Graduate from Germany still helps back home

Five years ago Goenna Carstens, left her home and family in Drelsdorf, Germany, a rural village of about 1,000 people just north of Hamburg, and embarked on a new life in the United States. It was in Germany that Carstens realized she wanted a career working with children as she had tutored a young boy with dyslexia. After taking classes at City College, she enrolled at San Francisco State University in 2001 because of its outstanding communicative disorders program and graduates with a bachelor's degree in special education and as the top honors student representing the College of Education. Each summer Carstens, who lives in San Francisco's Sunset District, returns to Germany to work with a speech and language pathologist at a head trauma center. She’s involved in all aspects of the practice, including patient assessment. In fact, she’s been such a wonderful student that the clinic staff has encouraged her to finish her education so they could hire her.


Fulbright TV scholar will bring knowledge back to Indonesia

Chrisma Albandjar, 30, came to SFSU two years ago on a Fulbright scholarship from her native Indonesia to pursue a master's degree in radio and television. An experienced reporter, producer and anchor for Metro Television — Indonesia's equivalent of CNN — Albandjar is committed to return to her home country after graduation. Chosen as the top honors graduate student, Albandjar hopes to implement social change through the television set — via a job where she can make programming decisions and push for more shows with strong educational and social content. Albandjar, who worked her way up from a subtitler in Indonesian television 10 years ago, also holds a bachelor's degree in international relations and MBA in marketing. She lives in San Francisco.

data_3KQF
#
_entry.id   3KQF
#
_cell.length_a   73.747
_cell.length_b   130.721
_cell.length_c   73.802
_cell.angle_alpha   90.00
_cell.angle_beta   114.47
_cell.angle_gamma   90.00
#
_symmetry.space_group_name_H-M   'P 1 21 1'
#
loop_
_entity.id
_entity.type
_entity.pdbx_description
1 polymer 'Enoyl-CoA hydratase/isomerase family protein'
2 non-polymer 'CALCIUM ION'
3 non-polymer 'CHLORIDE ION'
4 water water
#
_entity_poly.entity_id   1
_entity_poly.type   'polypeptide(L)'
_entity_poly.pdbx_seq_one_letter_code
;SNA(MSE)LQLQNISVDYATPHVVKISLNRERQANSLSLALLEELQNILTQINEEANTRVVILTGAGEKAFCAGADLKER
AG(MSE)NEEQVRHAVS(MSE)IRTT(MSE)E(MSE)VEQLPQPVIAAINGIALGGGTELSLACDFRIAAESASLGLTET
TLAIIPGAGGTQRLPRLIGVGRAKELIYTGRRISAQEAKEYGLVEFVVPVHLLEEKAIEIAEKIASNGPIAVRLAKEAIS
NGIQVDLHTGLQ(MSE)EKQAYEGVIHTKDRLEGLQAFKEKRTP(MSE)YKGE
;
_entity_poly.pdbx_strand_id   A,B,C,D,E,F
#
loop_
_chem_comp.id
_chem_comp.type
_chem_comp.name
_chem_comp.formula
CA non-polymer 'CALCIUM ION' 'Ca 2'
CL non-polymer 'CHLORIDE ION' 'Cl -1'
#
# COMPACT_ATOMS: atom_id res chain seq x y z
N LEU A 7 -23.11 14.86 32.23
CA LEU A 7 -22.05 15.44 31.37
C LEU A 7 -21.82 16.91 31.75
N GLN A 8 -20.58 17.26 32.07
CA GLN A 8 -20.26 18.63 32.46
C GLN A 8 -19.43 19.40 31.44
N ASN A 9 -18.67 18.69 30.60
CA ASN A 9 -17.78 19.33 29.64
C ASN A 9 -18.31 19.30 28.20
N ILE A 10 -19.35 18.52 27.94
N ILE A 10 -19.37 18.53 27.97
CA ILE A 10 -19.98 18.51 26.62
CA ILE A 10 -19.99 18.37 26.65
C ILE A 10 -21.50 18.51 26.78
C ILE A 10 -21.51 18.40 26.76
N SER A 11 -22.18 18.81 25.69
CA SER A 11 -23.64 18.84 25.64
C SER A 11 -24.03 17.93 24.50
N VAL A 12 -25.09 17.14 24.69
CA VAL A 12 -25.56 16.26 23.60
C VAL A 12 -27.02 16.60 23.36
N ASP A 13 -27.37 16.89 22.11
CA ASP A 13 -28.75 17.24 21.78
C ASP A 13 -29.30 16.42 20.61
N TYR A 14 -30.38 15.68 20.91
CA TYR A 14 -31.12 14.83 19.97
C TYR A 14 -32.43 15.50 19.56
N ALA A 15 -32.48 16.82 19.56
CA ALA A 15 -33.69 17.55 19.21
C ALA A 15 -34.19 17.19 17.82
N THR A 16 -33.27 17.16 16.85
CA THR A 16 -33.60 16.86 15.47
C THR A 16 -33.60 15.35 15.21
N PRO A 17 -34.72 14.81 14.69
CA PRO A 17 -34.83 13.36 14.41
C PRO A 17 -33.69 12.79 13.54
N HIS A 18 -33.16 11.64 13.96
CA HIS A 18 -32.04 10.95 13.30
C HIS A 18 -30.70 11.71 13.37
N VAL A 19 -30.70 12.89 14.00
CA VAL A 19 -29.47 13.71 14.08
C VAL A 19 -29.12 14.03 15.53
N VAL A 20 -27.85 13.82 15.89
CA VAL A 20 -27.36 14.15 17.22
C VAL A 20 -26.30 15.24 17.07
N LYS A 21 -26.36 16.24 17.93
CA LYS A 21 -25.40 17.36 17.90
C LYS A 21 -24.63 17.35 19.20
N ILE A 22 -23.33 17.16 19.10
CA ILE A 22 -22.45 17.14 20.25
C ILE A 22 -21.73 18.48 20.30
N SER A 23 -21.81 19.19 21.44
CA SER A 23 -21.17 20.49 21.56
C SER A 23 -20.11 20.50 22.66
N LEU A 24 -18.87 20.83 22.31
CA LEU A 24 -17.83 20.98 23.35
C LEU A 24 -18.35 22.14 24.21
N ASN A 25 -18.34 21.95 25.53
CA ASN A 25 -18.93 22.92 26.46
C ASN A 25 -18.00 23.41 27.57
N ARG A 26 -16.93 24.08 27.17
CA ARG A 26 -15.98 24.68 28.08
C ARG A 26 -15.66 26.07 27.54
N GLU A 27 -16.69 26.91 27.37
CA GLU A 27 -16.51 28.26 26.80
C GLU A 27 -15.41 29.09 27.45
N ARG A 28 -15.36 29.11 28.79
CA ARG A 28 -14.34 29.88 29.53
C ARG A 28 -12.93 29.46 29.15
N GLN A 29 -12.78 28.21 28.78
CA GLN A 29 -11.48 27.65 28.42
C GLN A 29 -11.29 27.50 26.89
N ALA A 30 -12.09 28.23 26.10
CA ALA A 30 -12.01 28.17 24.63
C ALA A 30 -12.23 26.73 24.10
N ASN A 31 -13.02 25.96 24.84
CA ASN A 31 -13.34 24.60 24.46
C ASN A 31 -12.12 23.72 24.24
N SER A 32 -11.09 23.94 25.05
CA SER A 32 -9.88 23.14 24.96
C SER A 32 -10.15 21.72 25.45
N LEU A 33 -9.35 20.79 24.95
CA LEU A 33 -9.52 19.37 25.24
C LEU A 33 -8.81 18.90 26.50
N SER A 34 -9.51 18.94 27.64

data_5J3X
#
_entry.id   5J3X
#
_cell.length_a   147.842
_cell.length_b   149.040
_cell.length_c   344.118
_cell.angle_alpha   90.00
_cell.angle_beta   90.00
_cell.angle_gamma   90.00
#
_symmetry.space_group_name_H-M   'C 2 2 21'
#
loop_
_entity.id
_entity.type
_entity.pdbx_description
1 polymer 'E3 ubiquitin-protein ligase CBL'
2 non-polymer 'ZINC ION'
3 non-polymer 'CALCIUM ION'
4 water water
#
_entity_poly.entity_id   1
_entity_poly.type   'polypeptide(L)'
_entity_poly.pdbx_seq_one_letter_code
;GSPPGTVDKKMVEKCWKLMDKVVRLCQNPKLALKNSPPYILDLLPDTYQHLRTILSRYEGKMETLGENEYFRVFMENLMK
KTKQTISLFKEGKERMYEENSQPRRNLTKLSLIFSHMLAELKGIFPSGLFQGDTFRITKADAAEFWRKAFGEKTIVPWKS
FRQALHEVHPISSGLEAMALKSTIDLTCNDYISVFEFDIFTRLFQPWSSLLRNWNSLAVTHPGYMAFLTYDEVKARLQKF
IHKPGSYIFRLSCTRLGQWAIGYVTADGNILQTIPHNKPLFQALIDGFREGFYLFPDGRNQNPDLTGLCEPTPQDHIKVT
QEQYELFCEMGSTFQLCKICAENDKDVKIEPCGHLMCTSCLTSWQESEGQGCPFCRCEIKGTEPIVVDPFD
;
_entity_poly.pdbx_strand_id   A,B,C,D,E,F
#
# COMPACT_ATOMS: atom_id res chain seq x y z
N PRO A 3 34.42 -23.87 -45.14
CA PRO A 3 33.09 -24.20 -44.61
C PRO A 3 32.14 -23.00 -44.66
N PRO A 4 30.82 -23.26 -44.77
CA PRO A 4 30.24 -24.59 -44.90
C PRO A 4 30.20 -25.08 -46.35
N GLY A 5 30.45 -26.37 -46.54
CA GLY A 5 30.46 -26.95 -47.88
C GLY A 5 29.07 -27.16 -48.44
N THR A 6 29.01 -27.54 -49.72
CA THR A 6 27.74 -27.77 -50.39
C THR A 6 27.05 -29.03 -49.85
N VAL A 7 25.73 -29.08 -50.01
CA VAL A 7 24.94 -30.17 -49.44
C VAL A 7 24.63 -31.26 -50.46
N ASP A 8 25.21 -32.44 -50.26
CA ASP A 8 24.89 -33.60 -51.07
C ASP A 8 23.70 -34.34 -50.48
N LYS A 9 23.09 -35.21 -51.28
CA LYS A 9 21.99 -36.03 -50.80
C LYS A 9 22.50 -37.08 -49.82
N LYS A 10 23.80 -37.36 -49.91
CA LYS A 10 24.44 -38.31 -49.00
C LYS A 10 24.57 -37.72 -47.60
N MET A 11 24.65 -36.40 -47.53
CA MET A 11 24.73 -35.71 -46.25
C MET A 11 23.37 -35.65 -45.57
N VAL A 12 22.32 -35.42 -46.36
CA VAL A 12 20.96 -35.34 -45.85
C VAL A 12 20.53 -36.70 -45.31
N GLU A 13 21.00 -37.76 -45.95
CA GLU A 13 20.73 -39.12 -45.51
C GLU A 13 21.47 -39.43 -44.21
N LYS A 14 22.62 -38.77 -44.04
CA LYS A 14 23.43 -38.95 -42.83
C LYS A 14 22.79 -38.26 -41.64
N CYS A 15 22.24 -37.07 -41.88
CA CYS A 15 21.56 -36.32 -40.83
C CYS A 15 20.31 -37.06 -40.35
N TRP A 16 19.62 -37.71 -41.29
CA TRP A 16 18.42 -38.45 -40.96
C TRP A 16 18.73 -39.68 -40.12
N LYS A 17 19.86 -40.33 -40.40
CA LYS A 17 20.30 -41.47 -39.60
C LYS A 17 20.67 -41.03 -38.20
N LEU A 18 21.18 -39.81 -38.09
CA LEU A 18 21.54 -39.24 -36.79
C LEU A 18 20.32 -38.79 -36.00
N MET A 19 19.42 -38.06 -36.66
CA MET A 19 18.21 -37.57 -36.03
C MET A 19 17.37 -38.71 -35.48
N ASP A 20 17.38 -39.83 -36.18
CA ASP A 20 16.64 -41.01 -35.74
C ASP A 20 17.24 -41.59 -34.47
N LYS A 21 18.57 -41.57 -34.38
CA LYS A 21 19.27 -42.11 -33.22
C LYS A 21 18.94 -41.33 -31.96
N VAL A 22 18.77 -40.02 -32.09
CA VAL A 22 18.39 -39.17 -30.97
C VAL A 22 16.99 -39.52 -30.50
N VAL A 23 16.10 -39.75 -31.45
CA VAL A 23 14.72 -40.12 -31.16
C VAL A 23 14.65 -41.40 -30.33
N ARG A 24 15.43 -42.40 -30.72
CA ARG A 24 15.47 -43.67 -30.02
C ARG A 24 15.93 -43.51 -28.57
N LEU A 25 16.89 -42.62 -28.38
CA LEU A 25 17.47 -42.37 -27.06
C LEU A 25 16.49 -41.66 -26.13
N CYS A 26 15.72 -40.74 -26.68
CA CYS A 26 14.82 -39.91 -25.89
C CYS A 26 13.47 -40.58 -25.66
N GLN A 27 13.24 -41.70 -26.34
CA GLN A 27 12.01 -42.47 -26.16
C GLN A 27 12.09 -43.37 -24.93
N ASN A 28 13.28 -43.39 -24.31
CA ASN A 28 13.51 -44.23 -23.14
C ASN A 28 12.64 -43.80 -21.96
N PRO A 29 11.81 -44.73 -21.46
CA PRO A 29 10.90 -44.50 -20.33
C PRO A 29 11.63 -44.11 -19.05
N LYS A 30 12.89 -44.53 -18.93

Poet of experiential works finds voice

Selected the top honors student to represent the College of Humanities, Brandon Brown, 24, is a creative writing major who has enjoyed getting involved in the poetry scene on and off campus. He works part time in the Poetry Center, where he enjoys helping manage its nearly 50 years worth of archives of poetry readings. Off campus, he has mounted a monthly series of poetry readings in his living room. His own poetry, which Brown describes as "experimental," has been published in several literary journals including River King Poetry Supplement, Zaum, Firebush and Small Town Authors. Brown, who grew up in Kearney, Mo., will begin to pursue a master of fine arts degree in creative writing at SFSU this fall. The highly prestigious, competitive program accepts only 10 percent of applicants and requires them to submit 15 to 20 writing samples. Brown lives in San Francisco.


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Last modified May 21, 2003, by the Office of Public Affairs